Jaime Marotta has returned to her burned out home at the end of Carter Avenue every day since Saturday's devastating fire, but its no longer a place she knows.
The fire that sent huge plumes of black smoke over this northern section of Middletown left the house a total loss. Everything that wasn't thrown from the windows has been charred and lost, including her grandmother's hope chest.
"It's frightening inside. It's eerie. It's scary," she said Wednesday, after scooping up 4-year old Shayne from the bus stop.
Marotta lived in the ranch with her parents Jackie and Mike Marotta, her brother Michael, her fiance Tyrone Kuziw and their three children Shayne, 7-year old Mia and 8-year old Jacob. The 2,300 square foot house was specially built by the family in 2002 for her mother, who has lost the use of her legs to MS. Her father also needs special help, after an aneurism left him with a serious brain injury. Now they are all living in a nearby hotel, waiting for trailers to be brought to the large property, courtesy of the insurance company.
Marotta said she just keeps putting one foot in front of the other, just "keeps moving" in order not to be overwhelmed by the difficult situation. "We're hanging in there, we're staying together as a family," she said.
She said her mother and dad are troopers. "My mother keeps saying we'll all be okay, and that she is just grateful it didn't happen in the nighttime, we might not have been awake." They were the only ones home at the time, with her brother. The cause of the blaze is undetermined, said Fire Marshal Buddy Skelly.
The family plans to rebuild, but until then, has to replace clothing, prescriptions, an electric wheelchair, a hospital bed, and so many of the everyday things they haven't even thought of yet.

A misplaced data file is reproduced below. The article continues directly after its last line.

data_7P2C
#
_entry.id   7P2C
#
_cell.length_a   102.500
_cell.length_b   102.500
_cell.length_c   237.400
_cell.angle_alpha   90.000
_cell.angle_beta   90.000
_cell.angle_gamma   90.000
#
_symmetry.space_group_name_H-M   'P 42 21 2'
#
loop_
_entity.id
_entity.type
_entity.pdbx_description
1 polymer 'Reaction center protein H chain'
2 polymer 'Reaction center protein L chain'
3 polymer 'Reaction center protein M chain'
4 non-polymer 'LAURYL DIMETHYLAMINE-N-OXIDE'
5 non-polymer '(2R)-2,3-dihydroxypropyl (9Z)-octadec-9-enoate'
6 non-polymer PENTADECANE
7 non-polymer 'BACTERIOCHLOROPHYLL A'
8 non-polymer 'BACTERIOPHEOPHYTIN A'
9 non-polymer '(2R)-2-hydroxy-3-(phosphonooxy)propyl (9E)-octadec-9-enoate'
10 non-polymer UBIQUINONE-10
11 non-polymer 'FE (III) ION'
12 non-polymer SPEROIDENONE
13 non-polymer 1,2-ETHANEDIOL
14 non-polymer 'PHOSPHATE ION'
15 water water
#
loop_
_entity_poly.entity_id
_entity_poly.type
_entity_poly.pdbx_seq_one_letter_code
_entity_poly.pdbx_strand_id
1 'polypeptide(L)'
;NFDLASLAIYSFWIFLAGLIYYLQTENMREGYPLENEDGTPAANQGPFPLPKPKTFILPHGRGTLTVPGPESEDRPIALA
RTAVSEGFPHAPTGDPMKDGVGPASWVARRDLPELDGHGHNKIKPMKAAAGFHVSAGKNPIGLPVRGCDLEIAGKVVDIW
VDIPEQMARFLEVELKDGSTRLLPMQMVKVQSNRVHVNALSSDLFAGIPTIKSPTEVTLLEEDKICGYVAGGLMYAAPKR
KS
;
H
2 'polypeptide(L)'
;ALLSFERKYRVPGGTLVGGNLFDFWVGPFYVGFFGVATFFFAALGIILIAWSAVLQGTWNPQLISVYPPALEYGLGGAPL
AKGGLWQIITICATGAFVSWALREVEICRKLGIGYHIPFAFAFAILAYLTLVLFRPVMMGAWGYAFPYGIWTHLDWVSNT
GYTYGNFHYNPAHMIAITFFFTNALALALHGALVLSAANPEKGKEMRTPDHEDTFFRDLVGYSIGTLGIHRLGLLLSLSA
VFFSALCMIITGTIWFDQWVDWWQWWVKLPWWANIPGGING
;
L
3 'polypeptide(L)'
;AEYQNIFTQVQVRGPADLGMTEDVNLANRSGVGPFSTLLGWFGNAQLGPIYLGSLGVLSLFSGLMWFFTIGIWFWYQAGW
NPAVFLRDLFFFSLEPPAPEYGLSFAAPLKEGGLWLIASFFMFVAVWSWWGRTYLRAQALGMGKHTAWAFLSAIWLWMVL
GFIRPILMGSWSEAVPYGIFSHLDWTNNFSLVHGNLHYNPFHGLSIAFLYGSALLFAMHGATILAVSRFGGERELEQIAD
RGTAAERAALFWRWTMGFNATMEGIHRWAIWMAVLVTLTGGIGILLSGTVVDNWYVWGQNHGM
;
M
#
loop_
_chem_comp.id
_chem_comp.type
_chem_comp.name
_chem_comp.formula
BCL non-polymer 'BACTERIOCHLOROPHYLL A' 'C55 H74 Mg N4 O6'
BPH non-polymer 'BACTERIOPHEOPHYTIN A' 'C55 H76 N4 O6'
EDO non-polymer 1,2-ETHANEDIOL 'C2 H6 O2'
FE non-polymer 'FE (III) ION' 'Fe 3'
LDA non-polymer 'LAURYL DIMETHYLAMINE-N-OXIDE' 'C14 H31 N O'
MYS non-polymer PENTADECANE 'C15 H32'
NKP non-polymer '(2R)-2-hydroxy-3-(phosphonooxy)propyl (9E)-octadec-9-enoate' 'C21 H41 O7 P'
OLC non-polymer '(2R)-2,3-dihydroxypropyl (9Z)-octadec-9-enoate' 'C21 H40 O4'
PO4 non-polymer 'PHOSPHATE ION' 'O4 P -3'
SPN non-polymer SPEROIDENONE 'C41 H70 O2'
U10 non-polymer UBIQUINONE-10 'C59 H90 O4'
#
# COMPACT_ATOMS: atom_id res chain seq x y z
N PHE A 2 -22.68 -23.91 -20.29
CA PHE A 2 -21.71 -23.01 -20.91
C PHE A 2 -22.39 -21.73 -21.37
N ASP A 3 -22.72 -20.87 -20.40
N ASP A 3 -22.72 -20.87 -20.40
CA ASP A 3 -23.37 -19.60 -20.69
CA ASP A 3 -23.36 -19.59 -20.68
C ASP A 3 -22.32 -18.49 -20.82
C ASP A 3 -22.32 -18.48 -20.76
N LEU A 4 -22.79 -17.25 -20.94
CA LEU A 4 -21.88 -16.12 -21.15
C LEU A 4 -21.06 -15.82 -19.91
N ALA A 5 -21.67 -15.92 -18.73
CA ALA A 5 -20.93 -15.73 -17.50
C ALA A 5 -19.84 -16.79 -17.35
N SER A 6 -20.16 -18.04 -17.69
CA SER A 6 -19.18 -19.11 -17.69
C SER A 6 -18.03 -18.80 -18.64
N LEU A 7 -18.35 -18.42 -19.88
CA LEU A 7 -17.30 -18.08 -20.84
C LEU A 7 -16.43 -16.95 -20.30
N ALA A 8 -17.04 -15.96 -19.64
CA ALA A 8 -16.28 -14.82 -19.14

The Ocean Avenue Elementary School has announced they will accept donations of gift cards and clothing for the family. See the announcement on Patch.
The neighbors have sat with the family, offered compassion and a hot meal and the use of their laundry machine.
"It's overwhelming and I really appreciate it so much. God bless everyone. If ever there is a time that someone needs something, I'll be there," said Marotta.
Jaime's sister Melissa Marotta-Reddy, who flew to the scene from the New Brunswick area after getting the unforgettable text message, said she wants everyone to know how grateful the family is to the 45 firefighters and numerous first aid volunteers. The firefighters told her they remembered the layout of the house from a prior visit a while ago, and immediately went to save her mother in her bed.
After battling the worst part of the blaze, they tossed a filing cabinet out the window because they believed there could be important documents inside, and went back to retrieve her mother's few pieces of jewelry, cached in an old pill bottle.
"I want to thank the East Keansburg Fire Company, the Port Monmouth Fire Company, all the fire companies, including all the First Aids," said Marotta-Reddy. "People don't realize they give up their own time to help other people, and they don't get paid."
The firemen have even given the family something to look forward to. On that day a firefighter overheard Mia say, "Aunt Mel, now I can't have my Communion party tomorrow. We have no house." At their meeting Tuesday night, the East Keansburg Fire Company voted that they would give their hall to the family for free, so Mia can have her Communion party whenever she wants.